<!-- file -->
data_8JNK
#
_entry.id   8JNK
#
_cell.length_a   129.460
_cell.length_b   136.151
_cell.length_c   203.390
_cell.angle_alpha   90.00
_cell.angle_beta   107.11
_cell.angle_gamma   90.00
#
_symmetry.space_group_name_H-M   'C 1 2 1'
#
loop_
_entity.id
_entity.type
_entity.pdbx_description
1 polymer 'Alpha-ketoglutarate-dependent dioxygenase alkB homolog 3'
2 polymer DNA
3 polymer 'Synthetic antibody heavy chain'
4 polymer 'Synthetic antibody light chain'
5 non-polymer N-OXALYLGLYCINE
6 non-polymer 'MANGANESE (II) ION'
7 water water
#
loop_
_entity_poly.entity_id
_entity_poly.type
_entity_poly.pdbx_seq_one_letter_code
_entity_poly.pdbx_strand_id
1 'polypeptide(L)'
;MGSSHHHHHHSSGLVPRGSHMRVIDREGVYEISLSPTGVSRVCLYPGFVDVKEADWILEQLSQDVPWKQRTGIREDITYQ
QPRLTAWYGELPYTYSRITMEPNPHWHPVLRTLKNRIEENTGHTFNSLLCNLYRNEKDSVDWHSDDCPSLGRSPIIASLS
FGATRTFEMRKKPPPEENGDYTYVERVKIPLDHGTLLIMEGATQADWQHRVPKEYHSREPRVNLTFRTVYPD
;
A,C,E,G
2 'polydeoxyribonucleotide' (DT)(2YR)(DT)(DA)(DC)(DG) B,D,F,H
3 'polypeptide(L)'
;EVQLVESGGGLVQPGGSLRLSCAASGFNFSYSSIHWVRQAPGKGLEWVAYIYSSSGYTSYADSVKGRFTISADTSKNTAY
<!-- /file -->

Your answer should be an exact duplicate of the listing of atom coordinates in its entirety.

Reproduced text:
data_8JNK
#
_entry.id   8JNK
#
_cell.length_a   129.460
_cell.length_b   136.151
_cell.length_c   203.390
_cell.angle_alpha   90.00
_cell.angle_beta   107.11
_cell.angle_gamma   90.00
#
_symmetry.space_group_name_H-M   'C 1 2 1'
#
loop_
_entity.id
_entity.type
_entity.pdbx_description
1 polymer 'Alpha-ketoglutarate-dependent dioxygenase alkB homolog 3'
2 polymer DNA
3 polymer 'Synthetic antibody heavy chain'
4 polymer 'Synthetic antibody light chain'
5 non-polymer N-OXALYLGLYCINE
6 non-polymer 'MANGANESE (II) ION'
7 water water
#
loop_
_entity_poly.entity_id
_entity_poly.type
_entity_poly.pdbx_seq_one_letter_code
_entity_poly.pdbx_strand_id
1 'polypeptide(L)'
;MGSSHHHHHHSSGLVPRGSHMRVIDREGVYEISLSPTGVSRVCLYPGFVDVKEADWILEQLSQDVPWKQRTGIREDITYQ
QPRLTAWYGELPYTYSRITMEPNPHWHPVLRTLKNRIEENTGHTFNSLLCNLYRNEKDSVDWHSDDCPSLGRSPIIASLS
FGATRTFEMRKKPPPEENGDYTYVERVKIPLDHGTLLIMEGATQADWQHRVPKEYHSREPRVNLTFRTVYPD
;
A,C,E,G
2 'polydeoxyribonucleotide' (DT)(2YR)(DT)(DA)(DC)(DG) B,D,F,H
3 'polypeptide(L)'
;EVQLVESGGGLVQPGGSLRLSCAASGFNFSYSSIHWVRQAPGKGLEWVAYIYSSSGYTSYADSVKGRFTISADTSKNTAY